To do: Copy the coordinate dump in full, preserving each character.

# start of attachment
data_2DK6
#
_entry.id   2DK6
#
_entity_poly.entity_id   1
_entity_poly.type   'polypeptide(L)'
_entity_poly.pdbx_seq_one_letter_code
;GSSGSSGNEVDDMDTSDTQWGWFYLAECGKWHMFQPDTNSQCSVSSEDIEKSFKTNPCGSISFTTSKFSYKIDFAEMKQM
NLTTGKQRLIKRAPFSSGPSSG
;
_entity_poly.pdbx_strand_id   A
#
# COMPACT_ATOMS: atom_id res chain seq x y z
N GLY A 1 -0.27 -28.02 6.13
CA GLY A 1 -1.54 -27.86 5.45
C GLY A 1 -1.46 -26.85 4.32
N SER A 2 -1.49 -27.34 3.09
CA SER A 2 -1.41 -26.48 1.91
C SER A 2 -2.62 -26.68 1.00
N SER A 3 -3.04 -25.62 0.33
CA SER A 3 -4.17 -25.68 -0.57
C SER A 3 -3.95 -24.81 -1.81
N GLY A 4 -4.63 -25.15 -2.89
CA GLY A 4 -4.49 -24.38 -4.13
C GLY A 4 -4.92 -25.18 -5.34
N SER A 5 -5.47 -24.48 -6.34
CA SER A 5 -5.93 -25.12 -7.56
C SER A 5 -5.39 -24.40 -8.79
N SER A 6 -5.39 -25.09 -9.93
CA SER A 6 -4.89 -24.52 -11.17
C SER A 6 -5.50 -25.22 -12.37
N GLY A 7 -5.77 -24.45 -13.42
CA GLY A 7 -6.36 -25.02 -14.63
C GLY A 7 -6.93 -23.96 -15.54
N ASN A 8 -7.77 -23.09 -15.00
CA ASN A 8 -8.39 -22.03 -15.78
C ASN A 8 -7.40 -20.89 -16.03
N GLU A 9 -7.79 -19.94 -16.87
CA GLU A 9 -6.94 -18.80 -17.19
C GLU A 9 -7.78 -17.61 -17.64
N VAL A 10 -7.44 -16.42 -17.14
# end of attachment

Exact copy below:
data_2DK6
#
_entry.id   2DK6
#
_entity_poly.entity_id   1
_entity_poly.type   'polypeptide(L)'
_entity_poly.pdbx_seq_one_letter_code
;GSSGSSGNEVDDMDTSDTQWGWFYLAECGKWHMFQPDTNSQCSVSSEDIEKSFKTNPCGSISFTTSKFSYKIDFAEMKQM
NLTTGKQRLIKRAPFSSGPSSG
;
_entity_poly.pdbx_strand_id   A
#
# COMPACT_ATOMS: atom_id res chain seq x y z
N GLY A 1 -0.27 -28.02 6.13
CA GLY A 1 -1.54 -27.86 5.45
C GLY A 1 -1.46 -26.85 4.32
N SER A 2 -1.49 -27.34 3.09
CA SER A 2 -1.41 -26.48 1.91
C SER A 2 -2.62 -26.68 1.00
N SER A 3 -3.04 -25.62 0.33
CA SER A 3 -4.17 -25.68 -0.57
C SER A 3 -3.95 -24.81 -1.81
N GLY A 4 -4.63 -25.15 -2.89
CA GLY A 4 -4.49 -24.38 -4.13
C GLY A 4 -4.92 -25.18 -5.34
N SER A 5 -5.47 -24.48 -6.34
CA SER A 5 -5.93 -25.12 -7.56
C SER A 5 -5.39 -24.40 -8.79
N SER A 6 -5.39 -25.09 -9.93
CA SER A 6 -4.89 -24.52 -11.17
C SER A 6 -5.50 -25.22 -12.37
N GLY A 7 -5.77 -24.45 -13.42
CA GLY A 7 -6.36 -25.02 -14.63
C GLY A 7 -6.93 -23.96 -15.54
N ASN A 8 -7.77 -23.09 -15.00
CA ASN A 8 -8.39 -22.03 -15.78
C ASN A 8 -7.40 -20.89 -16.03
N GLU A 9 -7.79 -19.94 -16.87
CA GLU A 9 -6.94 -18.80 -17.19
C GLU A 9 -7.78 -17.61 -17.64
N VAL A 10 -7.44 -16.42 -17.14